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U.S.EDUCATION > Studying and Teaching in the U.S.> Destination USA: Student Visas

Studying in the U.S.

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Hundreds of thousands of people come to the United States from around the world to study and improve their skills. Numerous programs provide a wide variety of learning opportunities. Students interested in studying in the United States must be admitted to a U.S. school or university before starting the visa process. For additional information about higher education opportunities in the U.S., see the Department of State EducationUSA website.

The U.S. government made some changes in visa procedures after the terrorist attacks of September 11, 2001. The changes in various procedures make sure that both U.S. citizens and visitors within our borders are safe. Advance planning by international travelers is essential to ensure they have their visa when they need it to come to the U.S. For most visa applicants, an interview is required as a standard part of visa processing. Visa applications are evaluated very carefully and take more time now than in the past. Nevertheless, we are making every effort to interview and process student and exchange visitor visa applications in an expeditious manner. Some applications require additional security screening. Improved and automated procedures have considerably sped up visa clearance procedures. Students should also remember that acceptance by a U.S. educational institution does not guarantee issuance of a student visa.

The Student and Exchange Visitor Information System (SEVIS) is a web-based system for maintaining information on international students and exchange visitors in the U.S. The SEVIS program makes it easier for you, the school, immigration officials and the embassy or consulate where you apply for a visa to make sure you are in lawful student status.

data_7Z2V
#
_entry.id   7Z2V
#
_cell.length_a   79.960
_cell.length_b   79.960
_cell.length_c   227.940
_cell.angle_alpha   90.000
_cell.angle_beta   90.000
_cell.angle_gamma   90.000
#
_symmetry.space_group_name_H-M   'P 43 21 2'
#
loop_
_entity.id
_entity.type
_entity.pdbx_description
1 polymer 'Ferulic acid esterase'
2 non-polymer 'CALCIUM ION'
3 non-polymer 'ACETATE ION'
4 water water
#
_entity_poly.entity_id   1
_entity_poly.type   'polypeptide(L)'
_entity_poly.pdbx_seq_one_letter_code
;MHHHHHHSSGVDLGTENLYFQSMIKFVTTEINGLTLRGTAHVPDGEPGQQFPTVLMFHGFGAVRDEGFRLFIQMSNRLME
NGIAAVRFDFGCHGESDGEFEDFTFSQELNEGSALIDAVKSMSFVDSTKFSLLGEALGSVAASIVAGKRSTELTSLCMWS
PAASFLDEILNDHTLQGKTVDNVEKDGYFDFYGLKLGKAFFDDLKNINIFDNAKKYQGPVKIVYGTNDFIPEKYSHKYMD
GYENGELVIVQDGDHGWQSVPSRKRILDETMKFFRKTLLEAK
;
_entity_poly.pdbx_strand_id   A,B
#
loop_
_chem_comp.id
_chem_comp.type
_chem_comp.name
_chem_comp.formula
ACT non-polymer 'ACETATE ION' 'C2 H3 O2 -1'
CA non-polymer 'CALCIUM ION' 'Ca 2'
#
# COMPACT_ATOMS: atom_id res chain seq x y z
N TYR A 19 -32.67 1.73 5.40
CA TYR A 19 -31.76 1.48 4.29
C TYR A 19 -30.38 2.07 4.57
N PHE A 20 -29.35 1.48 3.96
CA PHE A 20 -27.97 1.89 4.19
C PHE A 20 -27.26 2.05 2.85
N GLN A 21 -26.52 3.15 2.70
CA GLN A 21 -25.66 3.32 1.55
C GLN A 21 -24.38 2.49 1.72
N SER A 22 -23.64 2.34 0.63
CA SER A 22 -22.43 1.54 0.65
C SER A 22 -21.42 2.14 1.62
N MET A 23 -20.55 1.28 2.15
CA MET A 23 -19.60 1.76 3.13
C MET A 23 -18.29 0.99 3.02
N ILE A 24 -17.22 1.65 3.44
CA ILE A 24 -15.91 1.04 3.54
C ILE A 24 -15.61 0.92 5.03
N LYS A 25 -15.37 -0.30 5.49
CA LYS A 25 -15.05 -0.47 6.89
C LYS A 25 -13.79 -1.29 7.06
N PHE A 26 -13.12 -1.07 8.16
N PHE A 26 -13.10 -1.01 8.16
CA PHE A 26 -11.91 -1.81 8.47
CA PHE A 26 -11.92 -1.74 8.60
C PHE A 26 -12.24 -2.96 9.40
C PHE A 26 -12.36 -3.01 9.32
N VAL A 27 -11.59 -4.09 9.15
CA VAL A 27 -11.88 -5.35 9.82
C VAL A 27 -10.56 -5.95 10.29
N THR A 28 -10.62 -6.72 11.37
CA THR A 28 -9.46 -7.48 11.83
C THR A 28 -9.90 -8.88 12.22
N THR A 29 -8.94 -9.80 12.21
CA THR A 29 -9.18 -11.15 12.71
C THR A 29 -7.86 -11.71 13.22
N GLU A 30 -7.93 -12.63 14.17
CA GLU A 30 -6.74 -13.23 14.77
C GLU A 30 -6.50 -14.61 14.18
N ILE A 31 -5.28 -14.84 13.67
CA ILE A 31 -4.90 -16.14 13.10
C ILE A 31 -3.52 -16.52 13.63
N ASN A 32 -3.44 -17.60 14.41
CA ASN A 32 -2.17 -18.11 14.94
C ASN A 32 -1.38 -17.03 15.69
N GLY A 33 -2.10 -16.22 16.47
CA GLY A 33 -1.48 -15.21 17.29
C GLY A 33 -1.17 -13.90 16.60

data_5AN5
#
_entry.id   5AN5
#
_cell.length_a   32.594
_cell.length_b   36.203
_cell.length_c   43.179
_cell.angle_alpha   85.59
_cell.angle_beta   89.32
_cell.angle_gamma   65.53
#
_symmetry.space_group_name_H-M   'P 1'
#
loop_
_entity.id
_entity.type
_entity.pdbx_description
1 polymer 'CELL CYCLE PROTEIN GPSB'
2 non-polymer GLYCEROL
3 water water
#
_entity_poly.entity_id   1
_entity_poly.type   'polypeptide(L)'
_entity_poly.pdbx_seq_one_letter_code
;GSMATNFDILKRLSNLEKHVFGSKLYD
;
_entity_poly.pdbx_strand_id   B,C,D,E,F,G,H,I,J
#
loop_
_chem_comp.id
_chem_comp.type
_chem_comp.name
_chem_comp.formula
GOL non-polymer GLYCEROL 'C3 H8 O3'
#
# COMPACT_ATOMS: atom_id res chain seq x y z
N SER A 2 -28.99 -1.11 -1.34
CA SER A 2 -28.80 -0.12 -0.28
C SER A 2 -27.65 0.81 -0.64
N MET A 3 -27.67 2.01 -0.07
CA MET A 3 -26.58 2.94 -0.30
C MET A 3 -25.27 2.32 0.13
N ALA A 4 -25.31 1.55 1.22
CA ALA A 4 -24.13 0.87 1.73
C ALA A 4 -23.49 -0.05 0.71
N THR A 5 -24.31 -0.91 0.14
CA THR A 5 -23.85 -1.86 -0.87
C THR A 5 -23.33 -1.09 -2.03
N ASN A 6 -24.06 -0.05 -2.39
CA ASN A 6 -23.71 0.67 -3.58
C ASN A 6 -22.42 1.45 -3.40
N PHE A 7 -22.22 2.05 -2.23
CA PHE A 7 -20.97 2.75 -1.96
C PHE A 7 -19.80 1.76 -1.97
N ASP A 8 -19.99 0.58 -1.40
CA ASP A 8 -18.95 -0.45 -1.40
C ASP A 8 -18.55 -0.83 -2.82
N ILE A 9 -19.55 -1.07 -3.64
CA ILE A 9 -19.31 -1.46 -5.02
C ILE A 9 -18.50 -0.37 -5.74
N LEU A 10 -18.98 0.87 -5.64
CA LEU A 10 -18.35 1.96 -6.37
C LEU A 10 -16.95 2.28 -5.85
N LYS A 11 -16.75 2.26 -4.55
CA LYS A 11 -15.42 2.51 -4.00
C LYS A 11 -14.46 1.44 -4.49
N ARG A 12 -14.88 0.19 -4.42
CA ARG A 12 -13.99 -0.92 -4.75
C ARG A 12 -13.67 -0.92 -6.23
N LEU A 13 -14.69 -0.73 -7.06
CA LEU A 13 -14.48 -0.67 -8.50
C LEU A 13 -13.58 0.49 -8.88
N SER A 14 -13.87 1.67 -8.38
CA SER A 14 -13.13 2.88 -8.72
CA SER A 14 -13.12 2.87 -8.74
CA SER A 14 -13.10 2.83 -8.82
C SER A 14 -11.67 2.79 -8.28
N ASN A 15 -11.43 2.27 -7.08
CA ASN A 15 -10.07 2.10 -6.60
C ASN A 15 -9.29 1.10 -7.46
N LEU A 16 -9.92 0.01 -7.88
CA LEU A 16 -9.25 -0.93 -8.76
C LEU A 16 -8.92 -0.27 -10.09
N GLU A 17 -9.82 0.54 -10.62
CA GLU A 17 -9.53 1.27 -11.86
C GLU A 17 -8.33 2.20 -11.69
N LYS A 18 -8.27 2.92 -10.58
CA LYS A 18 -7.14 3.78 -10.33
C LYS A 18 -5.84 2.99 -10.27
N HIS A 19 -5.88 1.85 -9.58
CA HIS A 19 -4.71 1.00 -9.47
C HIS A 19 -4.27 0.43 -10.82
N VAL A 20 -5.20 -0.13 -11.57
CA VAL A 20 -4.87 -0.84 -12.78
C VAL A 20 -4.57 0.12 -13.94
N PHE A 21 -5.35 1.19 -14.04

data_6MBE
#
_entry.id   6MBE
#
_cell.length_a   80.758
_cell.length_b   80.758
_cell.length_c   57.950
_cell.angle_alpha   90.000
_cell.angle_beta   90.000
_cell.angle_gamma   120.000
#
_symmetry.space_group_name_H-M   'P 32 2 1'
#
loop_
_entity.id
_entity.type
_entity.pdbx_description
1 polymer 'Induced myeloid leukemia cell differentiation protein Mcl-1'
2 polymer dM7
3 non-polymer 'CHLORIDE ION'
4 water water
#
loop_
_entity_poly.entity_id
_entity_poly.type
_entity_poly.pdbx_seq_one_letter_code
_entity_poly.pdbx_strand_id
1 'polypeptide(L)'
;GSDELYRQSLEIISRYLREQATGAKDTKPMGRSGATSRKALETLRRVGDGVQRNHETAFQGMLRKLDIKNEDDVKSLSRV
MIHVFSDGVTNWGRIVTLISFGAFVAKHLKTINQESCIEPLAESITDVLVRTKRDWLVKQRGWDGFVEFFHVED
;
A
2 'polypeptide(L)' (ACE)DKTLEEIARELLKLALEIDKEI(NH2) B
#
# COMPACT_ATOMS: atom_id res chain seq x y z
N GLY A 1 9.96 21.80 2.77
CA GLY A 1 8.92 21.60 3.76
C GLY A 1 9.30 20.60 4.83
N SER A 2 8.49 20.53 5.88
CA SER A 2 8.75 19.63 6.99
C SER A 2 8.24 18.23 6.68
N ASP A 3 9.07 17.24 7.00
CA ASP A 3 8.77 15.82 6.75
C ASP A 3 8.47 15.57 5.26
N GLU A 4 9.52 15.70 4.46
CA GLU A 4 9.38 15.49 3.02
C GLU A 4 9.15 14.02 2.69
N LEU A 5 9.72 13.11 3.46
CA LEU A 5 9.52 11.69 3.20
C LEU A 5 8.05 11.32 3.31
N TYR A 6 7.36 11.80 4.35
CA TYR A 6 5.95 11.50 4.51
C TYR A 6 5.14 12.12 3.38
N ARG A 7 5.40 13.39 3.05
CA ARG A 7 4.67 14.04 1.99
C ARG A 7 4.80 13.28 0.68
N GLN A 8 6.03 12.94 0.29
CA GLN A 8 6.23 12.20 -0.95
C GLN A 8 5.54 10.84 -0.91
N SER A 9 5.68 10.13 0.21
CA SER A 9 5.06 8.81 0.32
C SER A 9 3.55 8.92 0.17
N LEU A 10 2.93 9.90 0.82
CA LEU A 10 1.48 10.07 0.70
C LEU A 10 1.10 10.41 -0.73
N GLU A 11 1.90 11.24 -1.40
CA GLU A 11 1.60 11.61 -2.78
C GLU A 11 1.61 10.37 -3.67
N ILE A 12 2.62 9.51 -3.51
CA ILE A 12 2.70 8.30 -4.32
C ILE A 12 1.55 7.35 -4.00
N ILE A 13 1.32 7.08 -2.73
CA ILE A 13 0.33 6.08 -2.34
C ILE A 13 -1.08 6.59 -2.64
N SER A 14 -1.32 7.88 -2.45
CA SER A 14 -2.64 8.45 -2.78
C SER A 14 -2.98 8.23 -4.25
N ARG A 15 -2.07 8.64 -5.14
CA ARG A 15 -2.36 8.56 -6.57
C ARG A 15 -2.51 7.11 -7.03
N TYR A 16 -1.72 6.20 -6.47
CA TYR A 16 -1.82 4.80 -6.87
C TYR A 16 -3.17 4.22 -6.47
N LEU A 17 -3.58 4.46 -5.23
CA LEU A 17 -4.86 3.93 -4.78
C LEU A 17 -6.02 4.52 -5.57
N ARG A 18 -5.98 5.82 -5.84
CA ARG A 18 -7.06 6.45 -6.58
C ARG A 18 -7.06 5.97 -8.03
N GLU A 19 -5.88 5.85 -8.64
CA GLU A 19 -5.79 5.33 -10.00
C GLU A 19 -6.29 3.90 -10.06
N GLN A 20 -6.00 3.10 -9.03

There are three types of student visas. For visa application instructions, forms, and more, select below.

Contact a U.S. embassy or consulate to schedule a visa interview appointment, and learn about additional instructions, such as how to pay the visa application processing fee.

Additionally, please note that the International Cultural Exchange Program (Q-1 Visa) is for certain international cultural exchange programs designed to provide practical training and employment. The training/employment petition must be approved in advance by Department of Homeland Security, U.S. Citizenship and Immigration Services (USCIS). To learn more, go to the USCIS Website, select International Cultural Exchange. To learn more about applying for the Q visa, select temporary worker visa. The Irish Peace Process Cultural and Training Program or Walsh Program (Q-2, Q-3 visa) is a cultural exchange and employment-training program, administered by the Department of State. To learn more, select Walsh Program.

InfoUSA is maintained by the Bureau of International Information Programs (IIP), U.S. Department of State